Increased Toxicities In Elderly Patients
Inform elderly patients that certain side effects may be more frequent or severe [see WARNINGS AND PRECAUTIONS and Use In Specific Populations].
Importance Of Prednisone
Explain that it is important to take the oral prednisone as prescribed. Instruct patients to report if they were not compliant with oral corticosteroid regimen [see DOSAGE AND ADMINISTRATION].
Infections, Dehydration, Renal Failure
Explain to patients that severe and fatal infections, dehydration, and renal failure have been associated with cabazitaxel exposure. Patients should immediately report fever, significant omiting or diarrhea, decreased urinary output, and hematuria to their healthcare provider [see WARNINGS AND PRECAUTIONS].
Explain to patients that severe and fatal interstitial pneumonia/pneumonitis, interstitial lung disease and acute respiratory distress syndrome have occurred with JEVTANA. Instruct patients to immediately report new or worsening pulmonary symptoms to their healthcare provider [see WARNINGS AND PRECAUTIONS].
Inform patients about the risk of drug interactions and the importance of providing a list of prescription and non-prescription drugs to their healthcare provider [see DRUG INTERACTIONS].
Advise male patients with female partners of reproductive potential to use effective contraception during treatment and for 3 months after the last dose of cabazitaxel injection [see Use In Specific Populations].
Carcinogenesis, Mutagenesis, Impairment Of Fertility
Long-term animal studies have not been performed to evaluate the carcinogenic potential of cabazitaxel.
Cabazitaxel was positive for clastogenesis in the in vivo micronucleus test, inducing an increase of micronuclei in rats at doses ≥0.5 mg/kg. Cabazitaxel increased numerical aberrations with or without metabolic activation in an in vitro test in human lymphocytes though no induction of structural aberrations was observed. Cabazitaxel did not induce mutations in the bacterial reverse mutation (Ames) test. The positive in vivo genotoxicity findings are consistent with the pharmacological activity of the compound (inhibition of tubulin depolymerization).
In a fertility study performed in female rats at cabazitaxel doses of 0.05, 0.1, or 0.2 mg/kg/day there was no effect of administration of the drug on mating behavior or the ability to become pregnant. In repeat-dose toxicology studies in rats with intravenous cabazitaxel administration once every three weeks for up to 6 months, atrophy of the uterus was observed at the 5 mg/kg dose level (approximately the AUC in patients with cancer at the recommended human dose) along with necrosis of the corpora lutea at doses ≥1 mg/kg (approximately 0.2 times the AUC at the clinically recommended human dose).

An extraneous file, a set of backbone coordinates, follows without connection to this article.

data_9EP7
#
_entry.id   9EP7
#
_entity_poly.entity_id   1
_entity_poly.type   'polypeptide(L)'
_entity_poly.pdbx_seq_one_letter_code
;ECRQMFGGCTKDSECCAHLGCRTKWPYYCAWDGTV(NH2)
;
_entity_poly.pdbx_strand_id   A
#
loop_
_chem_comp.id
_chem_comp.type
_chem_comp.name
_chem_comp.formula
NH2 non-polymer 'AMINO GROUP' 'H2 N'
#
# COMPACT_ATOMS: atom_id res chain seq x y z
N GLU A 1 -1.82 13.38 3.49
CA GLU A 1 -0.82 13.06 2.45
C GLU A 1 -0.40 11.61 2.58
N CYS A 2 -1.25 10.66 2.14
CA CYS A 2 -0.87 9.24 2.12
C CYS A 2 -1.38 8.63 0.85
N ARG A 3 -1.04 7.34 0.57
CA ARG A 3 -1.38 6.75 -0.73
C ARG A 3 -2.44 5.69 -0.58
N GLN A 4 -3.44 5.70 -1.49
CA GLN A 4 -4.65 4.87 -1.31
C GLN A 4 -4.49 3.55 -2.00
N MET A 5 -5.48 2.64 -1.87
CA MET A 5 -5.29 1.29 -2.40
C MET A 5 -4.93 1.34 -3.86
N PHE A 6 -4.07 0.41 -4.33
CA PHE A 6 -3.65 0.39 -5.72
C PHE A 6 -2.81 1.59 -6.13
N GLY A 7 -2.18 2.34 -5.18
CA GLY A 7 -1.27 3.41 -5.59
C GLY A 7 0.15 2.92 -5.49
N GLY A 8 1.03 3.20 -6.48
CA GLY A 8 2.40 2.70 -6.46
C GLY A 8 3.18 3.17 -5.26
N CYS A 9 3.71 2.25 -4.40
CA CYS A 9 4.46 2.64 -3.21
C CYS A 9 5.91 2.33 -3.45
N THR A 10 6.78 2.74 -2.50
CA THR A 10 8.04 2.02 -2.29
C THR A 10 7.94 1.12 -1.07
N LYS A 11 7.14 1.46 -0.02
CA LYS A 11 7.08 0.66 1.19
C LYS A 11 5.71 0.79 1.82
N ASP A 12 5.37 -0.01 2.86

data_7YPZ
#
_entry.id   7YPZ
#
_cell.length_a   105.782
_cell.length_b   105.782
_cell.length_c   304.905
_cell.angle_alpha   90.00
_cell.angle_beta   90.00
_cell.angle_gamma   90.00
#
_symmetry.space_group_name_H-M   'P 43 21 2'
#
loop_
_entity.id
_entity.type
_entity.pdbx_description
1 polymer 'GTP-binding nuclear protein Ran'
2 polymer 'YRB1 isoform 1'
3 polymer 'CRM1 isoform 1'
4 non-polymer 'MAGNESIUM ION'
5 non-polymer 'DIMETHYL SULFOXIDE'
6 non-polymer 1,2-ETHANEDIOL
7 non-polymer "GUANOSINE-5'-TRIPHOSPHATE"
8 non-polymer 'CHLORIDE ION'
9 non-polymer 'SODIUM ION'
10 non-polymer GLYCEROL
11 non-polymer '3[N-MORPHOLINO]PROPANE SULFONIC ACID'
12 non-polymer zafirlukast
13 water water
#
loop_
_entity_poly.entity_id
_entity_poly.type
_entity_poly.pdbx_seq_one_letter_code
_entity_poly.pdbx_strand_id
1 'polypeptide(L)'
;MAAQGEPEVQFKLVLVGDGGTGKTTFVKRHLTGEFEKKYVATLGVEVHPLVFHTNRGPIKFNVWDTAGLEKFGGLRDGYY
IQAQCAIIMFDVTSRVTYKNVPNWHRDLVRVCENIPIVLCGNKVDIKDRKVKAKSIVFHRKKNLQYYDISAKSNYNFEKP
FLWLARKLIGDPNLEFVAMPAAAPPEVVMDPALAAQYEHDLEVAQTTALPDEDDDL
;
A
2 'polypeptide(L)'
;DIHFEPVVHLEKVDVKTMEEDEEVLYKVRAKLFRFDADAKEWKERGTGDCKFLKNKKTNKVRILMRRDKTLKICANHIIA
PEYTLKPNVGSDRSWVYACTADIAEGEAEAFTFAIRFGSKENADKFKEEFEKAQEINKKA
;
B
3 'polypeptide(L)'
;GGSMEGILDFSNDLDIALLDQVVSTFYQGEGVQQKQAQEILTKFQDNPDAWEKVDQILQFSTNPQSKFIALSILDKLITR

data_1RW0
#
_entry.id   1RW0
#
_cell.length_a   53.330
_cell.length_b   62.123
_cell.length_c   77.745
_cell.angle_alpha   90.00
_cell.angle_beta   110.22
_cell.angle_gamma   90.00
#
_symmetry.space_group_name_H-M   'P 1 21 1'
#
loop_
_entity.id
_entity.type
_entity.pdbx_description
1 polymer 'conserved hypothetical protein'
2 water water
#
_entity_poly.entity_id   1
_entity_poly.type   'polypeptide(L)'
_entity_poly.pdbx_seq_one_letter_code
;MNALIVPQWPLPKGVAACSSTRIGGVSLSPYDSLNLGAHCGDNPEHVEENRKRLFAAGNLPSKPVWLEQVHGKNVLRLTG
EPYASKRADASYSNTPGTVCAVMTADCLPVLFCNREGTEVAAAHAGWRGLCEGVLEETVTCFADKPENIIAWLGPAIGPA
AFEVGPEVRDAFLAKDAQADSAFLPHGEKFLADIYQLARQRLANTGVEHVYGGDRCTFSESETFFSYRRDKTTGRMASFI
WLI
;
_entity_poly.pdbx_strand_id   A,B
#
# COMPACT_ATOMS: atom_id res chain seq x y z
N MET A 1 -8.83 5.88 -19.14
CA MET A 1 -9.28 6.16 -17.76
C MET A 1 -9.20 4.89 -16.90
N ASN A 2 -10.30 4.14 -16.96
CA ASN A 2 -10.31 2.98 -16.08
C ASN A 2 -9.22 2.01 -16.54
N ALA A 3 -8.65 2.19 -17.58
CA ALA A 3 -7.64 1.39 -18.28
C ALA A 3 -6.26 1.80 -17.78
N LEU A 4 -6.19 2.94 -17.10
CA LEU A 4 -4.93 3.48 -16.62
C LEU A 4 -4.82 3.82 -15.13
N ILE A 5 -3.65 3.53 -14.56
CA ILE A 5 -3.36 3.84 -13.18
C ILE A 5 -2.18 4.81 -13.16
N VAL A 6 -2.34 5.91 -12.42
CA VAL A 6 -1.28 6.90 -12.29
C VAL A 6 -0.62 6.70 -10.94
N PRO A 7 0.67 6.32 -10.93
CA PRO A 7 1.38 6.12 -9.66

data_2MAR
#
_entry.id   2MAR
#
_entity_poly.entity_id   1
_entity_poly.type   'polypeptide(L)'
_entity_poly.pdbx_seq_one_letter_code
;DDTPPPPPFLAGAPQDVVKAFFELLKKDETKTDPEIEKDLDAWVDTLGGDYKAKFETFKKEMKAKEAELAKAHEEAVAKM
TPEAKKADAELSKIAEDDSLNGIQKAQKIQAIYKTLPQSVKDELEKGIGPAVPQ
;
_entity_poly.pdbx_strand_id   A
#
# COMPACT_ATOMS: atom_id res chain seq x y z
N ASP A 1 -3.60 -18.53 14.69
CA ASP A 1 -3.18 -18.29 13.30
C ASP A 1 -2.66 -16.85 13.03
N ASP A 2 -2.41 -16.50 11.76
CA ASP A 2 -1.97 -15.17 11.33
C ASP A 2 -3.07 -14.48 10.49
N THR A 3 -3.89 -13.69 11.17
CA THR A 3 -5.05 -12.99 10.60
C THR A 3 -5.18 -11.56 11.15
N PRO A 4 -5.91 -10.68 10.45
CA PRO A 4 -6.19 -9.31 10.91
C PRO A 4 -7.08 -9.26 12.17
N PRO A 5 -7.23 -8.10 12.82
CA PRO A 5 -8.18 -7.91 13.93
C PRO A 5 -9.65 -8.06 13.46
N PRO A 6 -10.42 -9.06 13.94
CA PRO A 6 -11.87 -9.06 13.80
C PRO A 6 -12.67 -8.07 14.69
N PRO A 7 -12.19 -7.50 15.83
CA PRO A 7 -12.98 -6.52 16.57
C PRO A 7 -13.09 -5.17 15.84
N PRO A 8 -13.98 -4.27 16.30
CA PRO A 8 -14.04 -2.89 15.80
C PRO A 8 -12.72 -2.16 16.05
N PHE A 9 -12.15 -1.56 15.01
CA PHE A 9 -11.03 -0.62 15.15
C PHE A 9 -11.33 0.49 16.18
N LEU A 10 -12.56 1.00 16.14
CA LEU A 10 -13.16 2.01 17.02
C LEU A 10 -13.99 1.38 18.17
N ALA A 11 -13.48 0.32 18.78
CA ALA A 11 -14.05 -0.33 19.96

In a fertility study in male rats, cabazitaxel did not affect mating performances or fertility at doses of 0.05, 0.1, or 0.2 mg/kg/day. In repeat-dose toxicology studies with intravenous cabazitaxel administration once every three weeks for up to 9 months, degeneration of seminal vesicle and seminiferous tubule atrophy in the testis were observed in rats at a dose of 1 mg/kg (approximately 0.2 times the AUC in patients at the recommended human dose), and minimal testicular degeneration (minimal epithelial single cell necrosis in epididymis) was observed in dogs treated at a dose of 0.5 mg/kg (approximately 0.1 times the AUC in patients at the recommended human dose).
Use In Specific Populations
JEVTANA is contraindicated for use in pregnant women because the drug can cause fetal harm and potential loss of pregnancy. JEVTANA is not indicated for use in female patients. There are no human data on the use of cabazitaxel injection in pregnant women. In animal reproduction studies, intravenous administration of cabazitaxel in pregnant rats during organogenesis caused embryonic and fetal death at doses lower than the maximum recommended human dose [see Data].
In an early embryonic developmental toxicity study in rats, cabazitaxel was administered intravenously for 15 days prior to mating through Day 6 of pregnancy, which resulted in an increase in pre-implantation loss at 0.2 mg/kg/day and an increase in early resorptions at ≥0.1 mg/kg/day (approximately 0.06 and 0.02 times the Cmax in patients at the recommended human dose, respectively).
In an embryo-fetal developmental toxicity study in rats, cabazitaxel caused maternal and embryo-fetal toxicity consisting of increased postimplantation loss, embryolethality, and fetal deaths when administered intravenously at a dose of 0.16 mg/kg/day (approximately 0.06 times the Cmax in patients at the recommended human dose). Decreased mean fetal birthweight associated with delays in skeletal ossification was observed at doses ≥0.08 mg/kg. Cabazitaxel crossed the placenta barrier within 24 hours of a single intravenous administration of 0.08 mg/kg to pregnant rats at gestational day 17. A dose of 0.08 mg/kg in rats resulted in a Cmax approximately 0.02 times that observed in patients at the recommended human dose. Administration of cabazitaxel did not result in fetal abnormalities in rats or rabbits at exposure levels significantly lower than the expected human exposures.